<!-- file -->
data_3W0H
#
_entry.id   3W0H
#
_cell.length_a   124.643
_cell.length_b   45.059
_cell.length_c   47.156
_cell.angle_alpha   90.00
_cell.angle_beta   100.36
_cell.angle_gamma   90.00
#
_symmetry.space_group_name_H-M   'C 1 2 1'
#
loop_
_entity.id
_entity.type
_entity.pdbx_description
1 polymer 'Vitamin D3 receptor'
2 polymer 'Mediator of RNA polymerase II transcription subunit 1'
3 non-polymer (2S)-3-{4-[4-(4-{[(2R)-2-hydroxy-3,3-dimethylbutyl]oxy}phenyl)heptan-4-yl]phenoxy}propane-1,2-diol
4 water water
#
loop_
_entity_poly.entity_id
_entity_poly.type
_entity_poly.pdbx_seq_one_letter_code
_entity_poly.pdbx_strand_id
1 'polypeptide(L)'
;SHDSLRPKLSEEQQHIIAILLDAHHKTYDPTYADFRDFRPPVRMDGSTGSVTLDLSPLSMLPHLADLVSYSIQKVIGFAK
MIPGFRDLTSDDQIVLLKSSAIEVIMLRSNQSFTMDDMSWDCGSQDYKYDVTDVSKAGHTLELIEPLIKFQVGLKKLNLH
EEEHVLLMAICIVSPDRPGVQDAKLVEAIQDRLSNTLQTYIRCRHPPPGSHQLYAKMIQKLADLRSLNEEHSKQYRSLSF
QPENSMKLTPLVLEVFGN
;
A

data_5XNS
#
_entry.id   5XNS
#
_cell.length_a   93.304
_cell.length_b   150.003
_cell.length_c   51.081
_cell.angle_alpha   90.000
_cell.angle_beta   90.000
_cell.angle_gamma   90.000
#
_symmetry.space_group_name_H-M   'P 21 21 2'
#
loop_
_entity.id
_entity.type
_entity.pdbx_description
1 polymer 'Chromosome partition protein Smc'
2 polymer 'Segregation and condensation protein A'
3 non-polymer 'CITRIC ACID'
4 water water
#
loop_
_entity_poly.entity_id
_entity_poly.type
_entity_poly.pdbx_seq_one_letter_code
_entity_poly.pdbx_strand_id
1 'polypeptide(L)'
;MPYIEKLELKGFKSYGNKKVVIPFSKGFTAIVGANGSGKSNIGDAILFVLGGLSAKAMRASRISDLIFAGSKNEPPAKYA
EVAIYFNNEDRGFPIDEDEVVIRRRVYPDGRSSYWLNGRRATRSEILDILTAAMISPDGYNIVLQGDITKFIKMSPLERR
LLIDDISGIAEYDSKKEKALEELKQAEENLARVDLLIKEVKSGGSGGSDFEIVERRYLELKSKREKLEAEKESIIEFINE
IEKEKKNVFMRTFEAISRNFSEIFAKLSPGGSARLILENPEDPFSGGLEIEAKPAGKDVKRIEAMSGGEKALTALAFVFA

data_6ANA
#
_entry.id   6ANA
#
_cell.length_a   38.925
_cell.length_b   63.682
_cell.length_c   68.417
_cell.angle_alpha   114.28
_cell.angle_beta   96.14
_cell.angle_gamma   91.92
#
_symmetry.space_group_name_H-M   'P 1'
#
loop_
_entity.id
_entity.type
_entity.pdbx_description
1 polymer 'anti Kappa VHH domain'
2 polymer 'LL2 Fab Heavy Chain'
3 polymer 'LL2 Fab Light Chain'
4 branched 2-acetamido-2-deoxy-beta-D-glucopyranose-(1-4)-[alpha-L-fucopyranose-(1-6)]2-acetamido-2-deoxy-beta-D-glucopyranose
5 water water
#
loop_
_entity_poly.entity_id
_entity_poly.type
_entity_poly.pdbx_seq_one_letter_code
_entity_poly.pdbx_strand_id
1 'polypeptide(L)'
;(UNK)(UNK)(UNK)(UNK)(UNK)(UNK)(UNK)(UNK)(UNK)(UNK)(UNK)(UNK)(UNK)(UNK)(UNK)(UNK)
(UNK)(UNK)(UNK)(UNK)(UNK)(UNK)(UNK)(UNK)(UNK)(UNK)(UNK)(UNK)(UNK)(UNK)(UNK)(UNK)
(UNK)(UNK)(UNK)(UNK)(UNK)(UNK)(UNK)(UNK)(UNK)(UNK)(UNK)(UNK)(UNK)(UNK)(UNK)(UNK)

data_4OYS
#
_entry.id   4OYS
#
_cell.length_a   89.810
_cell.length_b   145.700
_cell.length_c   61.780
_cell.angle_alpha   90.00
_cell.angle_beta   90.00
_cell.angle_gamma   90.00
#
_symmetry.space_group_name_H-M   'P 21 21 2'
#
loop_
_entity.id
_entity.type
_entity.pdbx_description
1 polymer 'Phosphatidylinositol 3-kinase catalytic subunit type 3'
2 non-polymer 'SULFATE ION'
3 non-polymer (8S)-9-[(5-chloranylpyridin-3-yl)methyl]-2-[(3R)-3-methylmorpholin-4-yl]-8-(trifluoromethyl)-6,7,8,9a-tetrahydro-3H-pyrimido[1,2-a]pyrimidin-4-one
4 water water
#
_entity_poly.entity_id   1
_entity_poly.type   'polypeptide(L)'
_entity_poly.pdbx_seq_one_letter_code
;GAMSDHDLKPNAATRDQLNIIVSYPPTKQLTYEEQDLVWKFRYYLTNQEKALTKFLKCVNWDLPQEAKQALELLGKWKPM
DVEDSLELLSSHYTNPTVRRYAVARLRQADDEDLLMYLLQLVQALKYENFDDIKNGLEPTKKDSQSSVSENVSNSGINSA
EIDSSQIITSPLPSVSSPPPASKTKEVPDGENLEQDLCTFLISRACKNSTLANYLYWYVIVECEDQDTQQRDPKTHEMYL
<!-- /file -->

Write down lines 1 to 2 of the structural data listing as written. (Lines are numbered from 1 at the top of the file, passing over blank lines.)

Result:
data_3W0H
#